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The cost of staying healthy is increasing. Health insurance costs are so high that 43.6 million Americans were forced to forgo coverage last year, according to the Centers for Disease Control. But those who have health insurance are being hit just as hard as the uninsured with out-of-pocket costs, often causing them to postpone medical visits, reports California-based Wage Works, a healthcare benefits administrator. According to Joel Miller, senior vice president of operations for the National Coalition on Health Care, consumers are shelling out the most cash for drugs, office visits, and hospital stays. The following tips can help you lower costs in these high-priced areas:
A. PRESCRIPTION DRUGS
Don’t get caught up in name brands. In some instances you can save 50% or more. For example, a 30-day supply of the cholesterol drug Zocor (40mg) costs $328.20. Its generic equivalent, Simvastatin, costs $17.40 — that’s a savings of $310.
“I am a big supporter of generic medications because they’re a lot cheaper,” says Dr. Stephen Wilson, assistant professor of internal medicine at the University of Cincinnati College of Medicine. “And they essentially have the same chemical compound that you would find in the name brand.”
To find generic equivalents, go to www.fda.gov/cder/ob/ default.htm and search under the brand name or active ingredient.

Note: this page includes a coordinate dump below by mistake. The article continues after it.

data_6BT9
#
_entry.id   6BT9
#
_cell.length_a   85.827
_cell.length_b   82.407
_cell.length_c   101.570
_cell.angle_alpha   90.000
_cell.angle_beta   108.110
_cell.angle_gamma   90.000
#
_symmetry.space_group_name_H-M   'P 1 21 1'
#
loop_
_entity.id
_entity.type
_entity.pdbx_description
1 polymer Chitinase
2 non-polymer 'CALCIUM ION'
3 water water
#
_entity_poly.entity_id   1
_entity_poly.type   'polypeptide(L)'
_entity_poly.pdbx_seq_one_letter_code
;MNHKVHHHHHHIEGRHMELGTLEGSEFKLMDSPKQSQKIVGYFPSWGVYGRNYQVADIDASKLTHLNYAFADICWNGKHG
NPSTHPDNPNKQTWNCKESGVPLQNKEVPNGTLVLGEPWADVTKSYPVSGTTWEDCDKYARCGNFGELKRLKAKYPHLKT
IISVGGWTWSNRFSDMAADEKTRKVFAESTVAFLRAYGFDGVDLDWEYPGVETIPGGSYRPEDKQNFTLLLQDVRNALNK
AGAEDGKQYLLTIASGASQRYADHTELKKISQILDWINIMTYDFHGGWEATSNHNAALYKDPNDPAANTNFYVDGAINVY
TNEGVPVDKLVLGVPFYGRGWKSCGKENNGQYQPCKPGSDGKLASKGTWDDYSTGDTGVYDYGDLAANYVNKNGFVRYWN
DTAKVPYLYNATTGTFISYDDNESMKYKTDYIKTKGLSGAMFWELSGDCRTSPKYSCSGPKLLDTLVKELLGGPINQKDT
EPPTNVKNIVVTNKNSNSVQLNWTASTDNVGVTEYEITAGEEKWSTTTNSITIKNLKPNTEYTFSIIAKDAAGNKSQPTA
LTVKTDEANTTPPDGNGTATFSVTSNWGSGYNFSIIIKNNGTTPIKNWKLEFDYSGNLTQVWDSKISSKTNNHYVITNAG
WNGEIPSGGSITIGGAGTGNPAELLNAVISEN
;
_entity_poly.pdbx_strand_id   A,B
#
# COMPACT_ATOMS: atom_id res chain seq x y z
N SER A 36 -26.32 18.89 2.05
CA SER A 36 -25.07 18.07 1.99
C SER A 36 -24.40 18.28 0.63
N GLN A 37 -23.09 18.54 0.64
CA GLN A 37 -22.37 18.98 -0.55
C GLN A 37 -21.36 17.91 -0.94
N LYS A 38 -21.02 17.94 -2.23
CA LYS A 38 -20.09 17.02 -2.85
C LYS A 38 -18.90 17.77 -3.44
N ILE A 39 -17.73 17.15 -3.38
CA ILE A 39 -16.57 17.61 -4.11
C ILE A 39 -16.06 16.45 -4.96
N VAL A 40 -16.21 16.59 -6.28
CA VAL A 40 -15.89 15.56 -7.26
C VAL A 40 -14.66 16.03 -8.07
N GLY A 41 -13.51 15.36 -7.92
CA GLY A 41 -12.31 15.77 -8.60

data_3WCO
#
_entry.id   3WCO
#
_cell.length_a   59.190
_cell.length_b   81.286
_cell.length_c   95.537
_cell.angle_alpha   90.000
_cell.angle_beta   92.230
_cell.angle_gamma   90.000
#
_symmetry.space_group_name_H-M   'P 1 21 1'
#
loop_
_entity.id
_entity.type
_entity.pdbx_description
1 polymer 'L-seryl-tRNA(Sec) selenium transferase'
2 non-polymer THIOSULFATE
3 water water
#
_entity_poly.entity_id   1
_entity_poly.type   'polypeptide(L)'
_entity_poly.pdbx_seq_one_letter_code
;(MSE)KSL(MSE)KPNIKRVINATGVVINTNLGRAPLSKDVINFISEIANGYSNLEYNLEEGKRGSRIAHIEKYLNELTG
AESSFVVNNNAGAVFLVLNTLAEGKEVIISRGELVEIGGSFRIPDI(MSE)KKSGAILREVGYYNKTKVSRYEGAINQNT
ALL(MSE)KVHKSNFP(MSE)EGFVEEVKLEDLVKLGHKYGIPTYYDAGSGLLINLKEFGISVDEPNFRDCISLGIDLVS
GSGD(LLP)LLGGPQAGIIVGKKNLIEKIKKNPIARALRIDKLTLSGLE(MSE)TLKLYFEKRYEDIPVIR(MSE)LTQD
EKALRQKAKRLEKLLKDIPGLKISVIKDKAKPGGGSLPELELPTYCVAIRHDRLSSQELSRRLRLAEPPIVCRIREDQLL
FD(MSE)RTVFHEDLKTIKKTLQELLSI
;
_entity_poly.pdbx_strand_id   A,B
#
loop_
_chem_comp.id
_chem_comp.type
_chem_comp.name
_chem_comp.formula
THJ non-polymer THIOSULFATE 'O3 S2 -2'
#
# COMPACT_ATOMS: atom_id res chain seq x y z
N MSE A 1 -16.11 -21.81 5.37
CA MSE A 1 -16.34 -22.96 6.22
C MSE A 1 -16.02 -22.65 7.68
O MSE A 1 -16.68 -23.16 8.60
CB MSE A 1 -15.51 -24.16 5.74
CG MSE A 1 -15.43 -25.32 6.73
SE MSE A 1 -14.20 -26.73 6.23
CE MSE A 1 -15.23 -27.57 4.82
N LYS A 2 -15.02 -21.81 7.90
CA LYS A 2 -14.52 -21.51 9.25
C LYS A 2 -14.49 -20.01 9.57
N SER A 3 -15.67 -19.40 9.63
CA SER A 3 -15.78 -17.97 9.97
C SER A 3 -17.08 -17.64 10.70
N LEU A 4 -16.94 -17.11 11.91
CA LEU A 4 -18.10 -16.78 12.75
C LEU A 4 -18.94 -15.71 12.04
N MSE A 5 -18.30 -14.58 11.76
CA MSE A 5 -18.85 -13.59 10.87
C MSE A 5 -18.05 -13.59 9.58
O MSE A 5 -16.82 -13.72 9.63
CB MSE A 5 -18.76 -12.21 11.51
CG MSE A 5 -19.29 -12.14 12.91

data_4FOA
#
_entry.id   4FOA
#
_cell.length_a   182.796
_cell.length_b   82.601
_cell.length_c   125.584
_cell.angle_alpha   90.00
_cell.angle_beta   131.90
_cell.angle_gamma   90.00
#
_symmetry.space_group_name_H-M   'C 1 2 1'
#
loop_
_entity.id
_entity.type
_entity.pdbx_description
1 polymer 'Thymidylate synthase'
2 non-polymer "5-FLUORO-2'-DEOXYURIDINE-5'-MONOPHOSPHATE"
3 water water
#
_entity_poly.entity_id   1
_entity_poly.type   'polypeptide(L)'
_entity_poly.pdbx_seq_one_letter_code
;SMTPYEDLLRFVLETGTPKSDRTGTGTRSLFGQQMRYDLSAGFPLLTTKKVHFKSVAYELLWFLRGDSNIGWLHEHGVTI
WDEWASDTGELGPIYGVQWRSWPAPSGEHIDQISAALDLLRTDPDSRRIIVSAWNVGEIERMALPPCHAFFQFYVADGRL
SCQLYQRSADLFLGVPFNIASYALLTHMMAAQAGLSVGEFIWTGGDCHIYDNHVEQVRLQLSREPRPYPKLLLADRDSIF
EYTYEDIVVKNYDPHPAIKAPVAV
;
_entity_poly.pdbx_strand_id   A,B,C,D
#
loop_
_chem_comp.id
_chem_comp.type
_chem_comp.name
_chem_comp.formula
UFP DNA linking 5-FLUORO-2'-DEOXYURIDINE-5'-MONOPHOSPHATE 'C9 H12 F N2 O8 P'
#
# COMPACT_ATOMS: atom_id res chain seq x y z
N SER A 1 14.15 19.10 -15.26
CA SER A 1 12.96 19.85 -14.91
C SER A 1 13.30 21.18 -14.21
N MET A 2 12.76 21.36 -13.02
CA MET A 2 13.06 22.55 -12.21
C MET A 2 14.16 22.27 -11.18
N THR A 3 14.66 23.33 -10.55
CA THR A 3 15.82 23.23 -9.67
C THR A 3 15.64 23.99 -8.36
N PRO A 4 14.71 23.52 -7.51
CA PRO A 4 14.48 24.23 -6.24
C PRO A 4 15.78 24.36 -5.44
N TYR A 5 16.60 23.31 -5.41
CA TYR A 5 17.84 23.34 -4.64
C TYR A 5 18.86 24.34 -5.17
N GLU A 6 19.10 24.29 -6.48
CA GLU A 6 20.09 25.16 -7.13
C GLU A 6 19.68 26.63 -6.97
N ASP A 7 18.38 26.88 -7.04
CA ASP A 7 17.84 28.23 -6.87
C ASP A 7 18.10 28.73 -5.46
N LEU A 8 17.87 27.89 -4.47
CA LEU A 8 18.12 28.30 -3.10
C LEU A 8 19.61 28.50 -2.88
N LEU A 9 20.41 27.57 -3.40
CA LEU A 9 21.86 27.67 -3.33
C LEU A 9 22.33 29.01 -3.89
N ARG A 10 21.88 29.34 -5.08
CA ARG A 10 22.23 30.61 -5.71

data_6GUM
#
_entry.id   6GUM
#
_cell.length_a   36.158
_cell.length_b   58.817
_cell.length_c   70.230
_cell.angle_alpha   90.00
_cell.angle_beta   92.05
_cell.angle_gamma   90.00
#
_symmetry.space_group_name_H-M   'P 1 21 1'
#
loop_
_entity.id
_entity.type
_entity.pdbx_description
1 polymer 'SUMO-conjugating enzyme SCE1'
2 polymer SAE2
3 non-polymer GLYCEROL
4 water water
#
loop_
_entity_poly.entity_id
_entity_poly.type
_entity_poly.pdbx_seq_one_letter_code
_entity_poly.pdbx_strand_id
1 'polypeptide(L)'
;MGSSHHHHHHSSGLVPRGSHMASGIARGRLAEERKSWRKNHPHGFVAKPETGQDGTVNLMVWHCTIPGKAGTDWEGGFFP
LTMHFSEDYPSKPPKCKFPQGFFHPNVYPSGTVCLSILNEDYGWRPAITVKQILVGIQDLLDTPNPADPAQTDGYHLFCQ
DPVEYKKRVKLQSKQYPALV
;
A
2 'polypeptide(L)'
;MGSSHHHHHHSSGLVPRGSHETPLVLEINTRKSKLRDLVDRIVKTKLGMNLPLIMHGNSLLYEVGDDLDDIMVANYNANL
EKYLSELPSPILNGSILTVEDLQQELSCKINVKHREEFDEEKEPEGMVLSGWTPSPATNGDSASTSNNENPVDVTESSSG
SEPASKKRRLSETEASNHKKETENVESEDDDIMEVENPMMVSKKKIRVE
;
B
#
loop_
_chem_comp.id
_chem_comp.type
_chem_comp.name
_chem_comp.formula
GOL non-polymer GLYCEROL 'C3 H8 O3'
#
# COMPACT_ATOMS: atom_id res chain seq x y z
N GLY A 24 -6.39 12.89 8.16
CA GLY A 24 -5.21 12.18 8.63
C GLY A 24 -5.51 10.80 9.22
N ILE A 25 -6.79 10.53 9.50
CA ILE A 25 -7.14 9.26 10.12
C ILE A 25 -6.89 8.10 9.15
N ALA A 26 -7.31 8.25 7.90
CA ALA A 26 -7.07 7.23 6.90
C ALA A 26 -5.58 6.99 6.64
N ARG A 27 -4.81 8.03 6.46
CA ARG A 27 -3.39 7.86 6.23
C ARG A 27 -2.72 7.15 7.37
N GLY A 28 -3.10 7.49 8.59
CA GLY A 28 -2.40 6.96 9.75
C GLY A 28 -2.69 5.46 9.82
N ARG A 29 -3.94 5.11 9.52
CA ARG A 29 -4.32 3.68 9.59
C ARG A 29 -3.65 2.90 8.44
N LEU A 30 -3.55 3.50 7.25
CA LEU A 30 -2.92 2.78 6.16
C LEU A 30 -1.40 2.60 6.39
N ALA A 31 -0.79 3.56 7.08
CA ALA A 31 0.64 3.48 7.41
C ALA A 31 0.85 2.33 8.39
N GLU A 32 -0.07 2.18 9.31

Compare prices. Call or visit several local pharmacies to see which offers the lowest price. It might also be cheaper to shop via your insurance company’s mail service or online. Visit the National Association of Boards of Pharmacy Website, http://vipps.nabp.net/ verify.asp, to access a list of Internet pharmacies that adhere to its safety and consumer rights recommendations. Also, compare prices at Pharmacy Checker, www.pharmacychecker.com.
B. OFFICE VISITS
Look for free services. Lions Clubs International (www.lionsclubs.org) offers free vision and health screenings and recycled eyeglasses. In addition, if you are 65 or older, you can take advantage of free eye care offered through the EyeCare America program (www.eyecaream erica.org). Jessica Banthin of the Agency for Healthcare and Research Quality recommends attending health fairs as a way to learn about preventive care and receive free evaluations.
Book an appointment at a medical school. Some medical schools have clinics that offer low-cost services, which provide a cost-effective yet safe alternative to visiting a doctor’s office. “Medical students may take your medical history, but a physician follows up,” explains Dr. Wilson. “A supervising physician comes up with a diagnosis and treatment plan.”
C. HOSPITAL STAYS
Read your bill. Ask for a copy of your bill. You might catch duplicate charges or coding errors. “Ask questions, particularly of the hospital and your insurance provider. Ask what things cost, why you’re being charged, and what’s being covered,” says Dr. Wilson.
Negotiate your fee. Sometimes you can negotiate with your healthcare provider or physician. According to the Department of Health and Human Services, the uninsured, underinsured, and Medicare beneficiaries who can’t pay their bill are eligible for discounts.
Take care of yourself. “Many patients don’t fill their prescriptions, or they don’t see their doctor regularly,” says Miller, “and end up in the emergency room.” Chronic illnesses
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